In our first two forays into the historico centro of Cuenca, we got twisted around. "You don't usually do that, are you ok?" Suzanne queried. I actually WAS a little rattled. You see, I've always been one of those people with a keen sense of direction and the ability to follow my nose and magically get to where we wanted to be. As a youngster, when we first moved to suburban Pittsburgh, Pa. My father used to always insist I accompany him downtown so he wouldn't get lost. I was not only his third born, I was his organic GPS.

Not suprising therefore, that after two episodes of mis-direction here in Ecuador's third largest city, that I became just a little mildly concerned for my mental and physical well-being. That is until I discoverd the reason for my mild confusion was NOT early onset Alzheimers. It came to me on Tuesday, the 21st of June. The folks up in the northern hemisphere recognize that date as the first day of summer as the sun treks north to warm the cockles of your pea picking hearts. Down here, we're south of zero and the sun's passage over the equator means it's moving away from us. And while it still rises in the east and sets in the west just it does for the norte americanos, we are watching its trek across the sky as we face north instead of facing south as we once did when we resided in the ole US of A.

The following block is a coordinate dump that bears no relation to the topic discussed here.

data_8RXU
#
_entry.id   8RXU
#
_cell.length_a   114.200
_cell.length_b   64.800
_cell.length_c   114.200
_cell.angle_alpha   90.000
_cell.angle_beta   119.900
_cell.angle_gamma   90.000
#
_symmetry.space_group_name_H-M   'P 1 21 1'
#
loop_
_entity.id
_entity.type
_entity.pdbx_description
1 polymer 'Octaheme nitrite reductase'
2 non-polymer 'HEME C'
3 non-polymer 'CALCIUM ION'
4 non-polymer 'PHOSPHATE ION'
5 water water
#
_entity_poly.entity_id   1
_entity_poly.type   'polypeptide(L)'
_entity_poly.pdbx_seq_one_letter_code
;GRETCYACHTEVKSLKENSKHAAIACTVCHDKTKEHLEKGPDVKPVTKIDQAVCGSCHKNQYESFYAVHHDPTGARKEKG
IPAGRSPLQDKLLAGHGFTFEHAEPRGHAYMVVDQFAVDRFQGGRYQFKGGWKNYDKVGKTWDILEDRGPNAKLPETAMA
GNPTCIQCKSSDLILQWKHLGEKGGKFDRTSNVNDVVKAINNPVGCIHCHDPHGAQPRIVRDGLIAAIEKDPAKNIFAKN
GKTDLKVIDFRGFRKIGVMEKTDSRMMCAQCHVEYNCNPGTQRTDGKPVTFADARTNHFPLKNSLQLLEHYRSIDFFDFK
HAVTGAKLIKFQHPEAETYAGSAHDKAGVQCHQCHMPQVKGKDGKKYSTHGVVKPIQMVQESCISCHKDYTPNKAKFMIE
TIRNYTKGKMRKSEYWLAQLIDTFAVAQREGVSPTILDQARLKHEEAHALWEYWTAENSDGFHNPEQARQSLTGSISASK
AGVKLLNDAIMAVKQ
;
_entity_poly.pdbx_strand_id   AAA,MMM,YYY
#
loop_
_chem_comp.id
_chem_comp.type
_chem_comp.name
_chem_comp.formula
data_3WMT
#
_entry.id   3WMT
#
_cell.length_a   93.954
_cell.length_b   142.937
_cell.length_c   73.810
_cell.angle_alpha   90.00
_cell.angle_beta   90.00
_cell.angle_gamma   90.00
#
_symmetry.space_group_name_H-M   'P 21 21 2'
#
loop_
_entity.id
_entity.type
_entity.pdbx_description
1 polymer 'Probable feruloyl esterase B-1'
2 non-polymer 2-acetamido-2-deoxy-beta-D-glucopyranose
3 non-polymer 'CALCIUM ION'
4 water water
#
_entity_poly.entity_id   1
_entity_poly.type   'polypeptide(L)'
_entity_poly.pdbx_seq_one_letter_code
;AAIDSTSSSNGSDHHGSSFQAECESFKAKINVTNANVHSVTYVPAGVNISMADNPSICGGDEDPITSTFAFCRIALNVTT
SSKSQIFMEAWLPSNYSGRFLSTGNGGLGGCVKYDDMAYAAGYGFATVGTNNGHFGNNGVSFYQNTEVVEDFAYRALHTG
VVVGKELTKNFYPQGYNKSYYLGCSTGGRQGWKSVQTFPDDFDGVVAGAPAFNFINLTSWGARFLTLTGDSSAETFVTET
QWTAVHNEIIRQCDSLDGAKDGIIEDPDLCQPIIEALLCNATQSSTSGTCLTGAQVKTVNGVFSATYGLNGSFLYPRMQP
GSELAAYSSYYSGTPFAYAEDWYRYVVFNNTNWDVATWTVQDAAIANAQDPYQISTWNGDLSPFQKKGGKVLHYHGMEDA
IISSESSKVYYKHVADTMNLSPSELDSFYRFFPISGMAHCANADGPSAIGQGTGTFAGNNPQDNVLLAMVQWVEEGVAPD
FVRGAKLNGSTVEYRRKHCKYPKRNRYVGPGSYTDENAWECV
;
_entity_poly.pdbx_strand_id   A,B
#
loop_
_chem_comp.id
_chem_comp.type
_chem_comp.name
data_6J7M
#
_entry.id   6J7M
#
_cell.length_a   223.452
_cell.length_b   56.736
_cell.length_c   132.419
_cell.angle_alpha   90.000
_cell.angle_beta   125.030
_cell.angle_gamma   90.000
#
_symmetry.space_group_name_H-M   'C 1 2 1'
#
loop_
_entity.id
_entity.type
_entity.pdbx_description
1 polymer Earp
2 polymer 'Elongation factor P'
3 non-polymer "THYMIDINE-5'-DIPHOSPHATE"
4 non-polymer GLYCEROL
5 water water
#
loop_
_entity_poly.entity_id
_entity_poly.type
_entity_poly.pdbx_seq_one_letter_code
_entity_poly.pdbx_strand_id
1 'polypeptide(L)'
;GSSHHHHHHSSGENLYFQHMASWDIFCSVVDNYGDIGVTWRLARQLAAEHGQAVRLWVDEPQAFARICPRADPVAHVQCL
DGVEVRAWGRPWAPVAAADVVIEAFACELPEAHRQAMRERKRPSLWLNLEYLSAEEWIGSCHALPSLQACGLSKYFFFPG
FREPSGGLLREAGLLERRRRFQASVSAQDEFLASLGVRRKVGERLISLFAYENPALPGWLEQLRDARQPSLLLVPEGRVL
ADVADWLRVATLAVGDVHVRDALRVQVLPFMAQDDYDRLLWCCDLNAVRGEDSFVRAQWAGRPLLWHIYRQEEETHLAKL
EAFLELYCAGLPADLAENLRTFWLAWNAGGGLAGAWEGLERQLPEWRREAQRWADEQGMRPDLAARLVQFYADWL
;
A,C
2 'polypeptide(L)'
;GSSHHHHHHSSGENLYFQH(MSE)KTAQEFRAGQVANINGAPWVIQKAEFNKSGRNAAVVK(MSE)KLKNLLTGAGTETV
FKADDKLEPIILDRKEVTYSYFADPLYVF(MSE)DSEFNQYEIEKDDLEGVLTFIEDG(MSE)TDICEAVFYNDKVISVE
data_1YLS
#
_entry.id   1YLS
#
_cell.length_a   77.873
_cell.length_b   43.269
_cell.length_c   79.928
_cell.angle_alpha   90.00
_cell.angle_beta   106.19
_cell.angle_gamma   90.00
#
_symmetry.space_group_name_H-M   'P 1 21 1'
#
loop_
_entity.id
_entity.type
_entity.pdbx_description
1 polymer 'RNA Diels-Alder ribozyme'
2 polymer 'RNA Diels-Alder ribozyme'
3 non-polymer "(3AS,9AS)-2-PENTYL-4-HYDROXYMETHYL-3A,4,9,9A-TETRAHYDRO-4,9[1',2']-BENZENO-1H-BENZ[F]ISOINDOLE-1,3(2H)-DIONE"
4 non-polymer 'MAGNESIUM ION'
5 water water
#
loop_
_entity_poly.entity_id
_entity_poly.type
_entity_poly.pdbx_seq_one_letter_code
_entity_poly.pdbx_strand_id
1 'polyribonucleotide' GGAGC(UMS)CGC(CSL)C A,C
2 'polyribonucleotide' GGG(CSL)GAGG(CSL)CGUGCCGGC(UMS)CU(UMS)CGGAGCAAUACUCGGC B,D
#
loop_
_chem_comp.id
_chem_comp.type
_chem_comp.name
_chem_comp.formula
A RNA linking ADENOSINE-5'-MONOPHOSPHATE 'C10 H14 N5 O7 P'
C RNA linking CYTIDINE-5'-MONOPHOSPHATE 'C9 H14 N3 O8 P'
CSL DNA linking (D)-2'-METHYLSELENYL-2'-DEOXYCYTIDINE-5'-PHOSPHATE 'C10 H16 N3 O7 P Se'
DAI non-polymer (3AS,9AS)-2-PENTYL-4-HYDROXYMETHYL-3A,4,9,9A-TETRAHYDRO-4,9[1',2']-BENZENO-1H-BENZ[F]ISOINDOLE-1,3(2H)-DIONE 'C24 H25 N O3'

Good brief and mild disorientation was NOT due to an organic malfunction, a major disturbance in the "force" or any other threat or crisis. It was just a simple misconception on my part that some things would be the same here as where I was from. That's not an uncommon mistake for newly arrived expat wannabes to make here. But it can sometimes be a hard thing to learn from.

Now that I turned things back around where they should be, I'm delighted to go walking more assurredly and hand-in-hand through the centro with my beloved partner of 40 years. We are confidently again: juntos en el camino de la vida!

Saturday, June 18, 2011

OMG! It's Brennie!

Brenda Eddy had no reason to think that it was anything but another typical morning in Cuenca as she left Edificio La Quadra II following a visit to a pair of good friends. It was then her thoughts were interrupted by an excited shout "Oh my God, it's Brennie!".